Major car brand discontinues ‘most affordable’ car after drop in sales

A major automaker is discontinuing its cheapest car after sales plummet.

Kia is removing its Rio supermini from its lineup in both Europe and Australia.

Kia is discontinuing the Rio in Europe and Australia


Kia is discontinuing the Rio in Europe and AustraliaPhoto credit: Auto Car

However, the South Korean company has stated that the car will still be available in North America and other markets.

According to Kia, Kia has stopped deliveries of EU and UK models, which are manufactured at the Sohari factory in South Korea for export only Autocar.

Once remaining stocks run out, which is expected to happen later this year, the model is expected to officially disappear from European markets.

There is currently no direct successor planned and anyone who wants a similarly sized Kia will have to choose either the closely related Stonic or the smaller Picanto.

The situation is similar in Australia, where the manufacturer confirms that the next-generation Rio will not be produced in right-hand drive.

Australian Kia fans have the choice between the Picanto and the Cerato.

The move was attributed to the Rio’s slower sales compared to its rivals and similarly sized SUVs.

Only 32,506 models of the Kia Rio were sold in Europe, compared to 164,119 units for its rival Vauxhall/Opel Corsa.

In Australia, 4,576 units were sold, compared to 16,168 units for the best-selling MG 3.

The fourth generation of the Kia Rio was launched in 2016, with the Korean hatchback receiving a minor facelift in 2020.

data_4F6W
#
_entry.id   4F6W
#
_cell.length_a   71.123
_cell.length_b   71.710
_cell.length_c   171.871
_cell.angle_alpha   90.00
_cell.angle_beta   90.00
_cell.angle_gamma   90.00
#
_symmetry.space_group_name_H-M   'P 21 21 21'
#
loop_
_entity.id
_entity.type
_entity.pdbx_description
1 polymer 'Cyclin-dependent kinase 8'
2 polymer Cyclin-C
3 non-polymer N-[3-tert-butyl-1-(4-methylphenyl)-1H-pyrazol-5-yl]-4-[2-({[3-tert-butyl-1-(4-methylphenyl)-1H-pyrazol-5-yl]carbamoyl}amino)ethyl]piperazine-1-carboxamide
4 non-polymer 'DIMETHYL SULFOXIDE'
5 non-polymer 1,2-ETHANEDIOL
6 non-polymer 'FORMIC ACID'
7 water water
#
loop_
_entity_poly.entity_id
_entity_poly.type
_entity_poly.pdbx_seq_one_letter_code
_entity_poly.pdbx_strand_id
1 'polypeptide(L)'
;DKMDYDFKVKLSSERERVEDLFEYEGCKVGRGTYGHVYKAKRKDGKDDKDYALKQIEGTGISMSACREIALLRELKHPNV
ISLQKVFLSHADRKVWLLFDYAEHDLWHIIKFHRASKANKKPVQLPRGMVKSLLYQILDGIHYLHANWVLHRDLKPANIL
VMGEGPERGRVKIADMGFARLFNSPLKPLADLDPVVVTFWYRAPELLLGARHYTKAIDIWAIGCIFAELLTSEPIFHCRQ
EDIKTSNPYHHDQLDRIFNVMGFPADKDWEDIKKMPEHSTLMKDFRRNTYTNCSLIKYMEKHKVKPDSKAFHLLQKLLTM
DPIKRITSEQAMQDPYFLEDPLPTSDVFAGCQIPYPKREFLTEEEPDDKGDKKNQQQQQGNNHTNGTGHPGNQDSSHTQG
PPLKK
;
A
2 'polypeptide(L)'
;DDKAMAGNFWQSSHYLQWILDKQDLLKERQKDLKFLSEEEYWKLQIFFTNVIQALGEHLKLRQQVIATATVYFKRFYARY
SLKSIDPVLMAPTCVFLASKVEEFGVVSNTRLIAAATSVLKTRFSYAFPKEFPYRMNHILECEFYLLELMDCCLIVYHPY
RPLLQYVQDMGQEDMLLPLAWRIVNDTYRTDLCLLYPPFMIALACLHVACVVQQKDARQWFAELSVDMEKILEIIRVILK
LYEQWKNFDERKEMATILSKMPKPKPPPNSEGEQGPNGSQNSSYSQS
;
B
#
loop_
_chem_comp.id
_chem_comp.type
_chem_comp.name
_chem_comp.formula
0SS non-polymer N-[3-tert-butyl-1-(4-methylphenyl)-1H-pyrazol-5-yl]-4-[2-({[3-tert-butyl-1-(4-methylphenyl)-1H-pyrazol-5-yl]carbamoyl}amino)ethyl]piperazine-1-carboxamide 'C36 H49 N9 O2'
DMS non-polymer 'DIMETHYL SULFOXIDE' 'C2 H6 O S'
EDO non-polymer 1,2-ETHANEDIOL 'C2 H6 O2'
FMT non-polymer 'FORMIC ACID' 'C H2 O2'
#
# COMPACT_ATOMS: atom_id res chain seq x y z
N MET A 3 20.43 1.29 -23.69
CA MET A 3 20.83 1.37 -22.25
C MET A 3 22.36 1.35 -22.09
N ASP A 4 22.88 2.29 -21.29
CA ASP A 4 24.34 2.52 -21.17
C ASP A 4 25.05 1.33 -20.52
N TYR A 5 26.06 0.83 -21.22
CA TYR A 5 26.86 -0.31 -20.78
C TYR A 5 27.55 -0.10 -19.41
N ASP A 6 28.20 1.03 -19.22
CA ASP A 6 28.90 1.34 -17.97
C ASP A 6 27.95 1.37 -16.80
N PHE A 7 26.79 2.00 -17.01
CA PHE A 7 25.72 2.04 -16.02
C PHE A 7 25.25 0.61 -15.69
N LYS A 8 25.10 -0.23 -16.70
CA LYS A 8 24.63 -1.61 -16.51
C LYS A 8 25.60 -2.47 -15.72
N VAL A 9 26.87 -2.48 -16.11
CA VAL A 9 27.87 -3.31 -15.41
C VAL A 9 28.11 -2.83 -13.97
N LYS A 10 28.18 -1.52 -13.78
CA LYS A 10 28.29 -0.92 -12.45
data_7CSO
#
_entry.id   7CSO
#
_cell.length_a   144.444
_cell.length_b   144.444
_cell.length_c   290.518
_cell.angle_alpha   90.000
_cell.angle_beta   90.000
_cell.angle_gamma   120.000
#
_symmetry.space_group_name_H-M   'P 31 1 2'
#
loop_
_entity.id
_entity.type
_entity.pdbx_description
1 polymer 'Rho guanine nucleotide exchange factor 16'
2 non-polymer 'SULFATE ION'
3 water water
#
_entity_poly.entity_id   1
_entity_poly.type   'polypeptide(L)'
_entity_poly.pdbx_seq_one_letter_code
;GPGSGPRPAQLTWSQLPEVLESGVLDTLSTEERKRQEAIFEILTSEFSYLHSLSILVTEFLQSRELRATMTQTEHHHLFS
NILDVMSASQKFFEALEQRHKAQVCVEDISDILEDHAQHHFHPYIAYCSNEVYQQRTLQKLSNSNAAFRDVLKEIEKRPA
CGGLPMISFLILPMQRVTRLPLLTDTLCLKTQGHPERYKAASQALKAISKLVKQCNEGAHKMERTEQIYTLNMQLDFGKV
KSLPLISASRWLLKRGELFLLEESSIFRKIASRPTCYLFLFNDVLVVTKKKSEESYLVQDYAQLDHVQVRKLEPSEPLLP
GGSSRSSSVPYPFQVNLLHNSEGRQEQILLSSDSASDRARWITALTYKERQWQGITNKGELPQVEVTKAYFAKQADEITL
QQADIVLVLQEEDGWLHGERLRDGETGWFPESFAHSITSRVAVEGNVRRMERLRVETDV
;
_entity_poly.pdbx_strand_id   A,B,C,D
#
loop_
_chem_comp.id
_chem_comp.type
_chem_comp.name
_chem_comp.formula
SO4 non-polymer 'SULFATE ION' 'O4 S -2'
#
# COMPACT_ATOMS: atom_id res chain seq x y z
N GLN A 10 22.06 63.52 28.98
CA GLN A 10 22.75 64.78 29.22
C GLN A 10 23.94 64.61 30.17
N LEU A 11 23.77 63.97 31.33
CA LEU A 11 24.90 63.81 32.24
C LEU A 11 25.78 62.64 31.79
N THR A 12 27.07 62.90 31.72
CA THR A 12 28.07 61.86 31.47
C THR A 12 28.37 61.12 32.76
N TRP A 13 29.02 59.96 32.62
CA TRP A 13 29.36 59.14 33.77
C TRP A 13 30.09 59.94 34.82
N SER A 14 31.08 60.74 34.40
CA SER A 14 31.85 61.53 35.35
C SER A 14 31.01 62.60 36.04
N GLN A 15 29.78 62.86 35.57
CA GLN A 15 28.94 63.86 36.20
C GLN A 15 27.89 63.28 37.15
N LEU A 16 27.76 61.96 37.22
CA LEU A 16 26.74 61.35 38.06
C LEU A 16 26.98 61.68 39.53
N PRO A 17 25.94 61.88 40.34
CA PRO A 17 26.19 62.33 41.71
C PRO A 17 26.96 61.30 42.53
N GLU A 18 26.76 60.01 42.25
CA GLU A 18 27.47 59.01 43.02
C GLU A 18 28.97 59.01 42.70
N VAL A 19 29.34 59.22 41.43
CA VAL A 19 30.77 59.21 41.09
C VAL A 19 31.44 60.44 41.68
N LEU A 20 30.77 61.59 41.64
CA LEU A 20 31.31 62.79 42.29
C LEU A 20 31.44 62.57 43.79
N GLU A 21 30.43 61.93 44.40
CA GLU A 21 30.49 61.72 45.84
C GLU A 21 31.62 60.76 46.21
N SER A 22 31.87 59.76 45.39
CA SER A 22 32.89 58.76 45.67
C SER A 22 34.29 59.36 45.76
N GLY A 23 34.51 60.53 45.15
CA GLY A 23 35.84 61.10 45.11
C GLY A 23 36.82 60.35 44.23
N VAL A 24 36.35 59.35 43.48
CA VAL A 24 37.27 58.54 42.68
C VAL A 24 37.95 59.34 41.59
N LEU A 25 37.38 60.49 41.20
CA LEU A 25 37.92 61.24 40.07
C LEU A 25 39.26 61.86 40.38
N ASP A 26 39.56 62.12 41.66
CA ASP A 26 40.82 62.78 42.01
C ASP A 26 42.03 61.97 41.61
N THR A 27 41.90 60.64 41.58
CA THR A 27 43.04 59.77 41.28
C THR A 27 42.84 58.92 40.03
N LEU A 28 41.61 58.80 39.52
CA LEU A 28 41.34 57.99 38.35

It remains to be seen whether a fifth-generation version will be released and which markets will receive it.

The news comes after production of the Ford Fiesta reached an end after 47 years.

The Audi A1 is also coming to an end, the current generation is the last of its kind.

Hyundai decided to drop the Accent last July.

Automakers are struggling to keep Europe’s small A- and B-segment models profitable in an age of strict emissions regulations.

According to Volkswagen boss Thomas Schafer, the upcoming Euro 7 protocol will increase the production cost of a supermini by around £4,300, making it difficult to justify a new generation of vehicles.

The Rio was hit by poor sales


The Rio was hit by poor salesPhoto credit: Auto Car

Alley Einstein

Alley Einstein is a USTimesPost U.S. News Reporter based in London. His focus is on U.S. politics and the environment. He has covered climate change extensively, as well as healthcare and crime. Alley Einstein joined USTimesPost in 2023 from the Daily Express and previously worked for Chemist and Druggist and the Jewish Chronicle. He is a graduate of Cambridge University. Languages: English. You can get in touch with me by emailing

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